Feb 05 2020

Ivan M. Granger – Thief of hearts

Published by at 7:41 am under Poetry,Poetry Chaikhana Misc.

Thief of hearts
by Ivan M. Granger

Thief of hearts,
you have ransacked
this beggar’s hut,
left me

All I see
is the print
of your pilfering hand

— from Real Thirst: Poetry of the Spiritual Journey, by Ivan M. Granger

/ Image by notsogoodphotography /

It has been a while since I featured one of my own poems. Here is one for you today in homage to that “thief of hearts,” who is, of course, the Beloved, God.

Let’s face it, from the ego’s point-of-view, the relationship with the Divine is a problematic one. What the heart recognizes as liberation, the ego sees as theft. It’s really very funny… when we’re not tormented by the spiritual dilemma, that is.

All that the ego claims as its own slips from its grip. Control and possession define the ego. So what is it to do when the master thief breaks into the awareness and reveals everything to be the filmy stuff of dreams and light?

In that ultimate moment, however, the emerging bliss is so all-pervasive that even the drowning ego laughs with its last gasp.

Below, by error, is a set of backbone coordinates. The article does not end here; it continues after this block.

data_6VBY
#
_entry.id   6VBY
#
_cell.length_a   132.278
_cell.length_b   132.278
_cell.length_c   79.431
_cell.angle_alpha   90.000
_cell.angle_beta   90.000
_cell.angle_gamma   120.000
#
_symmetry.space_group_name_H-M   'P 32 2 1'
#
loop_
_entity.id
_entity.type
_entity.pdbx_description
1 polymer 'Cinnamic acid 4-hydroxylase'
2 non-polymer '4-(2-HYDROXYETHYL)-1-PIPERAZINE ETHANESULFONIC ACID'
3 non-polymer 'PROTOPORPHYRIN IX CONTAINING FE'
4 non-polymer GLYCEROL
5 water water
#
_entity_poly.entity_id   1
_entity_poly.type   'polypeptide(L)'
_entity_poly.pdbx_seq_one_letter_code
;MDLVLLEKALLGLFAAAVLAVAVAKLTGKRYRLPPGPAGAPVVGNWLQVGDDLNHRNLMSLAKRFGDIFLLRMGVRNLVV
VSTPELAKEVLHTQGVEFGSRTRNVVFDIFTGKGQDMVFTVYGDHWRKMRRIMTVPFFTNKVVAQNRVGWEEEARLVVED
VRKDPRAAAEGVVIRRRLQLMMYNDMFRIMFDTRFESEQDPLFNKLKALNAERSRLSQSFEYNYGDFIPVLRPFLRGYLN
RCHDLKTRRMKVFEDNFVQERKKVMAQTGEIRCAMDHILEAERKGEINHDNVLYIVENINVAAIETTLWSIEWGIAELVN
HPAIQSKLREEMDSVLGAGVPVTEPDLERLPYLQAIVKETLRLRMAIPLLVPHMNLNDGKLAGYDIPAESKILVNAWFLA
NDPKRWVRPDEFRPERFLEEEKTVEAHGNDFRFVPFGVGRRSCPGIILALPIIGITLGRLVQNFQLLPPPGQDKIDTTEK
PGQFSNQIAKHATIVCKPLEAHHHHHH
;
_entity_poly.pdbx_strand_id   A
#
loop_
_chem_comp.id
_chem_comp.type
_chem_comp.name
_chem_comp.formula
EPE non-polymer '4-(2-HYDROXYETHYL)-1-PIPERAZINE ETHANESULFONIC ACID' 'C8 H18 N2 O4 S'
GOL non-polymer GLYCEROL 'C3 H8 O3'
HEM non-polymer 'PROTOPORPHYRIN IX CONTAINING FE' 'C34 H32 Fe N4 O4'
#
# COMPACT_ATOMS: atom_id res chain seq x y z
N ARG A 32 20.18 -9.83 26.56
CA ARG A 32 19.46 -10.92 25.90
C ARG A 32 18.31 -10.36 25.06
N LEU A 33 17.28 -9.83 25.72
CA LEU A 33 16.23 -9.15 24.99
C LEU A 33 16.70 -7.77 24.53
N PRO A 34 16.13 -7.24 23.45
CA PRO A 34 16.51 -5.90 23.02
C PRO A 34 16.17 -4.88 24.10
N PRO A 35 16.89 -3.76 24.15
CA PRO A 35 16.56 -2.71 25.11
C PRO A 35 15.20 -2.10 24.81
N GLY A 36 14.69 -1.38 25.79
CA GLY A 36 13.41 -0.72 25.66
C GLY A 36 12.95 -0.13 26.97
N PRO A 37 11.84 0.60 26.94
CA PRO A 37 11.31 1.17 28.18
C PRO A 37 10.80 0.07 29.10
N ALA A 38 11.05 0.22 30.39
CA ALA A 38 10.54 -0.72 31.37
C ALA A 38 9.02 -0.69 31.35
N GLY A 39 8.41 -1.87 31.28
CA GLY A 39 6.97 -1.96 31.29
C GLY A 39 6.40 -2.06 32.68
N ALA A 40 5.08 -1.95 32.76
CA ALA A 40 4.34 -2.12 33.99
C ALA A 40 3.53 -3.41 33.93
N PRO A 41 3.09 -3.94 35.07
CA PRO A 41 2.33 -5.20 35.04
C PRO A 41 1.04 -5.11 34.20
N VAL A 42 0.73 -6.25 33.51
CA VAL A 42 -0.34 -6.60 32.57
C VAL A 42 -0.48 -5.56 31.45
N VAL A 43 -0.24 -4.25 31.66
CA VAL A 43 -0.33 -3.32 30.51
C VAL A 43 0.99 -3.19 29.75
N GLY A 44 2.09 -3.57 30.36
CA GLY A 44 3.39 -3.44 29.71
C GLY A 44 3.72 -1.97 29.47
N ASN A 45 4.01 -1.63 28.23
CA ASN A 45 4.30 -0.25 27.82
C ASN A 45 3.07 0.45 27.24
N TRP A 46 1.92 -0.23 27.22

Something I thought I’d point out about the poem’s structure: The poem itself is a pair of thieving hands. It has two groups of five lines, suggesting two hands with five fingers each.

Also, notice that the lines “left me / nothing” are intentionally ambiguous. They could be saying that the thief of hearts has left me with nothing — having taken everything — or perhaps it is saying the thief has left me as nothing — without identity or sense of ego.

The line breaks for “All I see / now” leads the unconscious mind to read several layers of meaning into the lines. Some part of the awareness will read that first line as a complete statement of its own: “I see all.” To follow with the single word “now” snaps the awareness into the present moment. When one sees all, one is fully present, now. Or, when one sees, all is in the present moment.

In this supremely full moment, the “pilfering hand” has removed everything. The world normally perceived as a scattered collection of disconnected people and objects disappears. But — and here’s another secret — that hand secretly gives as it takes. The “print” of that hand leaves us, instead, within a magical universe filled with immensity and life and a giddy sense of being that flows everywhere.


Too much explanation? Maybe we should just let the poem itself do its work…

Recommended Books: Ivan M. Granger